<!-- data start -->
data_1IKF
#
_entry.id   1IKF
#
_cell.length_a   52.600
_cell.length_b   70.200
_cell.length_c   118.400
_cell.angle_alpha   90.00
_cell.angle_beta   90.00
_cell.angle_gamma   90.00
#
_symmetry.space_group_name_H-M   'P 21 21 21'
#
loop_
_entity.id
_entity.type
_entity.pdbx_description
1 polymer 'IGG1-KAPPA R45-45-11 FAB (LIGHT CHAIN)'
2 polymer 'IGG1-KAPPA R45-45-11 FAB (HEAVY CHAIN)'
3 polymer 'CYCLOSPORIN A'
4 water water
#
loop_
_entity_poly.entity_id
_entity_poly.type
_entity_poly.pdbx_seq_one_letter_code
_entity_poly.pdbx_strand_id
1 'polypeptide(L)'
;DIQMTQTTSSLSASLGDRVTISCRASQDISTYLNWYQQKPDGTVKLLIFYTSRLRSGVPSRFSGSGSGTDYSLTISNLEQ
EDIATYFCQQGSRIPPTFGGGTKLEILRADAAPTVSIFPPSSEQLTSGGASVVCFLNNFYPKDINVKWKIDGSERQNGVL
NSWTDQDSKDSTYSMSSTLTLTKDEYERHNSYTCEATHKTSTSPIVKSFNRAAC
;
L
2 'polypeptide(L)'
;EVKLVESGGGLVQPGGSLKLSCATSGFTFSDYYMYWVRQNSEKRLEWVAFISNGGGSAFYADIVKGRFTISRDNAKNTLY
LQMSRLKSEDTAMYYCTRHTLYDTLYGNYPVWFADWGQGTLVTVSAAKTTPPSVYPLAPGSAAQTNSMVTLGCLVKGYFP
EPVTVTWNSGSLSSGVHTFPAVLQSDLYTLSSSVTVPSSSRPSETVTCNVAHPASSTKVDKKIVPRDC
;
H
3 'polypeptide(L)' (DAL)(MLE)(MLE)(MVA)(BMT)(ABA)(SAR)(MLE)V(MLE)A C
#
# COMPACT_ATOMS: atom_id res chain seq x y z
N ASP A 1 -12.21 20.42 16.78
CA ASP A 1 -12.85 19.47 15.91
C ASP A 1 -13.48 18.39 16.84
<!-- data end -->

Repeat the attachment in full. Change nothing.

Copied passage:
data_1IKF
#
_entry.id   1IKF
#
_cell.length_a   52.600
_cell.length_b   70.200
_cell.length_c   118.400
_cell.angle_alpha   90.00
_cell.angle_beta   90.00
_cell.angle_gamma   90.00
#
_symmetry.space_group_name_H-M   'P 21 21 21'
#
loop_
_entity.id
_entity.type
_entity.pdbx_description
1 polymer 'IGG1-KAPPA R45-45-11 FAB (LIGHT CHAIN)'
2 polymer 'IGG1-KAPPA R45-45-11 FAB (HEAVY CHAIN)'
3 polymer 'CYCLOSPORIN A'
4 water water
#
loop_
_entity_poly.entity_id
_entity_poly.type
_entity_poly.pdbx_seq_one_letter_code
_entity_poly.pdbx_strand_id
1 'polypeptide(L)'
;DIQMTQTTSSLSASLGDRVTISCRASQDISTYLNWYQQKPDGTVKLLIFYTSRLRSGVPSRFSGSGSGTDYSLTISNLEQ
EDIATYFCQQGSRIPPTFGGGTKLEILRADAAPTVSIFPPSSEQLTSGGASVVCFLNNFYPKDINVKWKIDGSERQNGVL
NSWTDQDSKDSTYSMSSTLTLTKDEYERHNSYTCEATHKTSTSPIVKSFNRAAC
;
L
2 'polypeptide(L)'
;EVKLVESGGGLVQPGGSLKLSCATSGFTFSDYYMYWVRQNSEKRLEWVAFISNGGGSAFYADIVKGRFTISRDNAKNTLY
LQMSRLKSEDTAMYYCTRHTLYDTLYGNYPVWFADWGQGTLVTVSAAKTTPPSVYPLAPGSAAQTNSMVTLGCLVKGYFP
EPVTVTWNSGSLSSGVHTFPAVLQSDLYTLSSSVTVPSSSRPSETVTCNVAHPASSTKVDKKIVPRDC
;
H
3 'polypeptide(L)' (DAL)(MLE)(MLE)(MVA)(BMT)(ABA)(SAR)(MLE)V(MLE)A C
#
# COMPACT_ATOMS: atom_id res chain seq x y z
N ASP A 1 -12.21 20.42 16.78
CA ASP A 1 -12.85 19.47 15.91
C ASP A 1 -13.48 18.39 16.84